The Greatest Forgotten Player

J.M. Poulard —  November 29, 2011

Let’s liven up the place by playing a little bit of Jeopardy. For those that are unfamiliar with the game, it consists of names, cities or events showing up on the television screen and you have to figure out what question would prompt the answer that is displayed on the monitor. For instance, if I said Forum Blue and Gold, the proper question would be something along the lines of “what is the name of the Los Angeles Lakers ESPN TrueHoop Affiliate blog?”

Now that that’s been settled, on to the game shall we?

Answer #1: Shaquille O’Neal and Wilt Chamberlain

Most would agree that the question here would be something along the lines of “who are the two most dominant players the NBA has ever seen?”

Answer #2: Magic Johnson, Larry Bird and Michael Jordan

If we polled NBA fans, the majority would probably conclude that the question is “Who are three of the greatest players of all time?”

Answer #3: Kobe Bryant

This one obviously has some historical context to take into account, but if that name had to be the answer to a question at any point in time during the year 2011, a fairly substantial amount of people would agree that the question would and should be “Who is the greatest Laker ever?”

All three answers seemed to sync up perfectly with the questions; and yet we could have substituted the name of one player to fit in all three of the answers for which the questions matched: Kareem Abdul-Jabbar.

Wilt Chamberlain and Shaquille O’Neal were easily two of the most imposing as well as gifted big men the NBA has ever seen. Both players could put up ridiculous numbers in scoring, rebounding and shot blocking; but more importantly they instilled fear in the heart of their opponents with their size, athletic ability as well as basketball talent.

Larry Bird, Magic Johnson and Michael Jordan changed our collective perception of superstars. By the time they had retired, it wasn’t enough to simply outplay your opponent night after night no matter how great he was; instead you had to also make your teammates look and play better along the way in order to earn the right to be mentioned amongst them.

Recently, Kobe Bryant became the Lakers all-time leading scorer and in addition he helped the purple and gold extract some revenge against their biggest rivals by leading the Los Angeles Lakers to a victory over the Boston Celtics in the 2010 NBA Finals. Couple that with his five championship rings, his MVP trophy, his four All-Star Game MVPs and his two Finals MVP trophies, and he built himself an impressive case to be considered the greatest Laker of all.

And for all of the greatness of the players previously listed, Kareem Abdul-Jabbar’s name has to absolutely fit in there amongst them.

For all the talk of the dominance of big men, few were more dominant than Kareem Abdul-Jabbar was throughout his lengthy career. Indeed, fans remember his famous skyhook and how automatic of a shot it seemed to be, but it was viewed as a finesse shot and thus the labels of power player or unstoppable big man were never really bestowed on the former Bruin.

And yet, when Abdul-Jabbar joined the NBA in 1969, no one could stop him. Not even the great Wilt Chamberlain. Granted the Big Dipper was an aging player, but he still had enough left in the tank to play at a high level (as evidenced by his 1972 NBA Finals MVP award) and dominate the paint. But when the Stilt played against Kareem, there was nothing much he could do. He may have blocked a few of his opponent’s shots and successfully contested his attempts; but ultimately Wilt was powerless against his nemesis in the 1971 Western Conference Finals and same in 1972.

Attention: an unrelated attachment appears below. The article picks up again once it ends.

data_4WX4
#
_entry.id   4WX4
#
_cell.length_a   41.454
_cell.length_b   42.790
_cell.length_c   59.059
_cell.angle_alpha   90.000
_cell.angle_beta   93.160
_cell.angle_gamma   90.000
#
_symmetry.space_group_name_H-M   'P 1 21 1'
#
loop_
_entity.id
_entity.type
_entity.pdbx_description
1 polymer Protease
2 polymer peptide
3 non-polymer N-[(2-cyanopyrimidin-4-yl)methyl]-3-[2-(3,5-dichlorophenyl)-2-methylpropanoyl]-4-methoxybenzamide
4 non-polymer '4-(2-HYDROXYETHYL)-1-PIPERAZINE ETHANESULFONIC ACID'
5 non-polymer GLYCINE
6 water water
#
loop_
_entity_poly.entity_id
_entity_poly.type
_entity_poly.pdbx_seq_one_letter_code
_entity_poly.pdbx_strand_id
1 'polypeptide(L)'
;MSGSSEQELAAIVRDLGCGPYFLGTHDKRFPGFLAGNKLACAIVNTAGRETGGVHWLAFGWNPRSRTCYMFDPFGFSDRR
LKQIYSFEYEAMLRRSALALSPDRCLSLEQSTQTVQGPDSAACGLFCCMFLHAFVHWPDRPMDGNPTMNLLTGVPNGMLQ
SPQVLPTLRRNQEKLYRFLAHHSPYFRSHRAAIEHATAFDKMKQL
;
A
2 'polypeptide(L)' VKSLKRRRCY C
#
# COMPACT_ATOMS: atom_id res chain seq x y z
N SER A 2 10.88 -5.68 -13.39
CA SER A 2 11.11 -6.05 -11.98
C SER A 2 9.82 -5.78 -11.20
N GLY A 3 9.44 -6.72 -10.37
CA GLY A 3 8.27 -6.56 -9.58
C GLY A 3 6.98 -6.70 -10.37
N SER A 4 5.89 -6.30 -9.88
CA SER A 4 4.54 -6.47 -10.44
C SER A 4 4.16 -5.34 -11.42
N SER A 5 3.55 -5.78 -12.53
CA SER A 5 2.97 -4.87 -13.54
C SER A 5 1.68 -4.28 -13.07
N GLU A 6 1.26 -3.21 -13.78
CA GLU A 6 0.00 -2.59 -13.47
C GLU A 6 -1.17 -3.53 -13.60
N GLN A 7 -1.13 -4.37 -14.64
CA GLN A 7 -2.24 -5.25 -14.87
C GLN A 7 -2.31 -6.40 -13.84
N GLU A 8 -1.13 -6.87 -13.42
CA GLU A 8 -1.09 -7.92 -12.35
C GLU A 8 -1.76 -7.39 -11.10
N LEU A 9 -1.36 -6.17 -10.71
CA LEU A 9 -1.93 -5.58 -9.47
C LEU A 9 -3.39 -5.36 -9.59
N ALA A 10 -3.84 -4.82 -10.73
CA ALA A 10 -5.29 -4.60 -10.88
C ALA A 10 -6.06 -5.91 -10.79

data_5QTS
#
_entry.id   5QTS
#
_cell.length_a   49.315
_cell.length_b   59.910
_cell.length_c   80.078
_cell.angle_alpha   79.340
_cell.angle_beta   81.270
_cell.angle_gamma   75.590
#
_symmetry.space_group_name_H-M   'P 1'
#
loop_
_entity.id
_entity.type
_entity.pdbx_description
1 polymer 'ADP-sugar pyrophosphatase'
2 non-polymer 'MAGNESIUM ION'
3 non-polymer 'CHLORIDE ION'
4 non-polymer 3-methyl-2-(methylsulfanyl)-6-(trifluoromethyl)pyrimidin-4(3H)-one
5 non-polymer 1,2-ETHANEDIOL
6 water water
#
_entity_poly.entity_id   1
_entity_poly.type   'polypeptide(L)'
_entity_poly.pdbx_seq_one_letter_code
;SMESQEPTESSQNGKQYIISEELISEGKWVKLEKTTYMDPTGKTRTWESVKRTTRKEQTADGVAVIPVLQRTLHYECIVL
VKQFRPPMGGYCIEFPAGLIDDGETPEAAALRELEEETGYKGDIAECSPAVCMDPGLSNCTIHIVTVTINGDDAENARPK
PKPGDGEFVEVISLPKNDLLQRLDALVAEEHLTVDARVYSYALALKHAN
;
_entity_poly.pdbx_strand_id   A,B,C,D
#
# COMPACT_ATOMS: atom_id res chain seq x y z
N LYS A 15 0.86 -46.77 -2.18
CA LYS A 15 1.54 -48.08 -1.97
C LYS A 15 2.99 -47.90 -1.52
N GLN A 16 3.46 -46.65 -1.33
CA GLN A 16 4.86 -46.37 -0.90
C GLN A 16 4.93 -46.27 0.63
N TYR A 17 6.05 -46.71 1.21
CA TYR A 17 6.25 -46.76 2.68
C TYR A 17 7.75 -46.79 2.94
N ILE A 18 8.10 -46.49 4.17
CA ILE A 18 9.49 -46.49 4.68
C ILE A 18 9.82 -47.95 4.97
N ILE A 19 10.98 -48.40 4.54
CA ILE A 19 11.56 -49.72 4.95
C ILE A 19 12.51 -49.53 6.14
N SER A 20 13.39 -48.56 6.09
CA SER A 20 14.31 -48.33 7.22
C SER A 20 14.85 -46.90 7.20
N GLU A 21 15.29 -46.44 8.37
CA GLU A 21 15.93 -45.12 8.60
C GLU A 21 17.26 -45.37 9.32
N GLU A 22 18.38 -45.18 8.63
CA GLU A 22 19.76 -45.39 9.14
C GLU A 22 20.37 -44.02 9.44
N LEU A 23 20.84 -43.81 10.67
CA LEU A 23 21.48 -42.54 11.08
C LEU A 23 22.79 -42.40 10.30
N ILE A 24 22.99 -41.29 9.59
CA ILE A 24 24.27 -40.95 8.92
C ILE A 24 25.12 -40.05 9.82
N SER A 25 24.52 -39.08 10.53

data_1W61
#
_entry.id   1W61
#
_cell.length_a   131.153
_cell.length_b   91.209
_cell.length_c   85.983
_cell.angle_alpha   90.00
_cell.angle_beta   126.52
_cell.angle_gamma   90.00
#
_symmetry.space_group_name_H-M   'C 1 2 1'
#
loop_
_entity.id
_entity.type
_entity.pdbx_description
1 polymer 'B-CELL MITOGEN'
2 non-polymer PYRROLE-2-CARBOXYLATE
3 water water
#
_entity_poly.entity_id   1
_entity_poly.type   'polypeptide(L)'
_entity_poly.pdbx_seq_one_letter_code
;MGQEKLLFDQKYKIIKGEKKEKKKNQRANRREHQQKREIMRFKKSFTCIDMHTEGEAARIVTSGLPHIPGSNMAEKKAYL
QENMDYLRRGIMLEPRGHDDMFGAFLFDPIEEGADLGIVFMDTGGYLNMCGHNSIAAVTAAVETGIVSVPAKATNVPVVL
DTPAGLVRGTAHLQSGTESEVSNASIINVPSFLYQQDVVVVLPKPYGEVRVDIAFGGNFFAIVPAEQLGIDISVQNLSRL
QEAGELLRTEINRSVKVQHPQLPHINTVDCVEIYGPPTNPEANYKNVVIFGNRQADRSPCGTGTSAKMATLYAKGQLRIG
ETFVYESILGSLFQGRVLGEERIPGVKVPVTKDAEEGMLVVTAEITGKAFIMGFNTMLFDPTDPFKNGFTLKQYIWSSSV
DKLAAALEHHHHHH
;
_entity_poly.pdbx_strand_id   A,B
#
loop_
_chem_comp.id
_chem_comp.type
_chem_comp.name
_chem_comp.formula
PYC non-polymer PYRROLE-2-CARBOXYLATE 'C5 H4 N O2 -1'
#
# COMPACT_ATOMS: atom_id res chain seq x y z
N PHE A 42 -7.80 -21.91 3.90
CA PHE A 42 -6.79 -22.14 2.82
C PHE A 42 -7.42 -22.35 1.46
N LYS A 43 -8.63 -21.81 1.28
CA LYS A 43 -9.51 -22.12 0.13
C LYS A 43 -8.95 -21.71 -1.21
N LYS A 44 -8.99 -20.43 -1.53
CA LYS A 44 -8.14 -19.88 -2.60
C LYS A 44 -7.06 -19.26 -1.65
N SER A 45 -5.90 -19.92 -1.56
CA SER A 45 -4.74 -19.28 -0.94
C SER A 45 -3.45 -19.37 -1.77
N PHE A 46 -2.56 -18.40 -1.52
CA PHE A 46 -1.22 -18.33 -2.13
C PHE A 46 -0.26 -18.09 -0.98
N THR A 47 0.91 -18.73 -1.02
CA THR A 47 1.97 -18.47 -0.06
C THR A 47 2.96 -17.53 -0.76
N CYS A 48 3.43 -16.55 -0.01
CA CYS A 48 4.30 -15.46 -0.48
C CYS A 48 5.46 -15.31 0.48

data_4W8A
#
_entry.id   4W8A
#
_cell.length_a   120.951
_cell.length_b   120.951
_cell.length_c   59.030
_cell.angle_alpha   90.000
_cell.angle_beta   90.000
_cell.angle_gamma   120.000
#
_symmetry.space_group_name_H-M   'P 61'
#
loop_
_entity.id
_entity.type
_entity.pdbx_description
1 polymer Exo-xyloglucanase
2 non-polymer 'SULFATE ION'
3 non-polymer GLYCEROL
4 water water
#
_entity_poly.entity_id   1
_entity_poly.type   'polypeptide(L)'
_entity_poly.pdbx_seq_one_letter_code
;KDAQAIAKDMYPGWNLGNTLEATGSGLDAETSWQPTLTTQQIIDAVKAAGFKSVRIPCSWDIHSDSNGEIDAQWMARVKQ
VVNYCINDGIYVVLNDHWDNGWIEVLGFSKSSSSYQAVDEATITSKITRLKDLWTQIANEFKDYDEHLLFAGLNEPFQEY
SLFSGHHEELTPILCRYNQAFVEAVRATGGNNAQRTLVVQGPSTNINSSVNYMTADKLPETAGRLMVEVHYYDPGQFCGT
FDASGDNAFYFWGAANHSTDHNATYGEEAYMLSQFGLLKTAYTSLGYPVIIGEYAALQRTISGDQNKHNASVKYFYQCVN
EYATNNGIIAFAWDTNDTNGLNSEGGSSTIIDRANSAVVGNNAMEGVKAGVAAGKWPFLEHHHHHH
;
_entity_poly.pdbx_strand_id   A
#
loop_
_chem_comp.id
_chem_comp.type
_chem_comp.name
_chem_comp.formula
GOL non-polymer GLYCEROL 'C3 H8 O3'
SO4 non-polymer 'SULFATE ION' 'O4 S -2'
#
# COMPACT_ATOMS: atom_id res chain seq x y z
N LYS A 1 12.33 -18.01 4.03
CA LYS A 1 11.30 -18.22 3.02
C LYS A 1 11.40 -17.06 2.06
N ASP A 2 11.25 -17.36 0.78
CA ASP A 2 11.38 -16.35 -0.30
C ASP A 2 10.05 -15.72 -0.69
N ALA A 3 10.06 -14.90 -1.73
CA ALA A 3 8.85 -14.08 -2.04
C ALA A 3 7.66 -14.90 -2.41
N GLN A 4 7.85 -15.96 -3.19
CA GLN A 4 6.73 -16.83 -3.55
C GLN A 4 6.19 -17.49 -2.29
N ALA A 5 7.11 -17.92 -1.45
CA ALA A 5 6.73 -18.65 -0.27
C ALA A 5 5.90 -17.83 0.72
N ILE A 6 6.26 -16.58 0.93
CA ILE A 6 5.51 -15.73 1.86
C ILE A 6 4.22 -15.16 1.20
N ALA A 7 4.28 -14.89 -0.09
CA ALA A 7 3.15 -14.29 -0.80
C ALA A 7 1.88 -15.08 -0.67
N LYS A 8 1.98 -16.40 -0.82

Kareem Abdul-Jabbar was a monster, routinely hitting the 30-point mark against Wilt. And to put this in perspective: if the Big Dipper himself could not limit the future Hall of Fame center’s production; no one would be able to. Have a look at Abdul-Jabbar’s six best statistical postseason runs (championship seasons in bold):

Season

Age

PPG

RPG

APG

BPG

FG%

1976-77

29

34.6

17.7

4.1

3.5

.607

1960-70

22

35.2

16.8

4.1

N/A*

.567

1973-74

26

32.2

15.8

4.9

2.4

.557

1979-80

32

31.9

12.1

3.1

3.9

.572

1978-79

31

28.5

12.6

4.8

4.1

.579

1970-71

23

26.6

17.0

2.5

N/A*

.567

*The NBA only started tracking blocks during the 1973-74 season.

The scoring and rebounding may stand out, but the most impressive aspect has to be his age. Kareem was impossible to defend from day one in the NBA, and that trend continued well into his late 30s (he averaged 25.9 points per game on 55.7 percent field goal shooting during the 1986 playoffs, at the tender age of 38). His effectiveness as well as his consistency allowed him to score an unprecedented 38,387 career points; the most in league history.

In addition, Kareem Abdul-Jabbar’s stellar play throughout his career helped him win six MVP awards; more than anyone in NBA history. And yet, when talks of the most dominant players ever arise, the player once nicknamed Cap is never mentioned.

He is arguably the greatest offensive player the world has ever seen and yet his game had so much more to offer.

Take one of his teammates for instance: Magic Johnson is without a doubt the standard by which all point guards will be measured because he understood when and how to get his teammates involved (running plays for them, feeding the hot hand and getting them easy scoring opportunities) and when to takeover. It is said, that no one made his teammates look better than Magic and it would be hard to disagree.

But in the same breath, rarely do we hear how Kareem helped Magic on the court. Indeed, Johnson often got clean looks right at the rim when he drove the ball simply because defenses were so keyed in on the Lakers’ star center. In addition, Abdul-Jabbar was a willing passer who would feed cutters and open shooters out of double teams. He rarely took ill-advised shots, instead preferring to either get a good look at the basket or pass it off to someone in better position. In addition, when Kareem screened for players or when they set screens for him underneath the basket, the outcome was often that the player involved in the screen action usually ended up open (even if it was for a fraction of a second) because his defender would help out on the Lakers’ center; and that’s when Magic would fire his bullet passes through traffic for lay ins.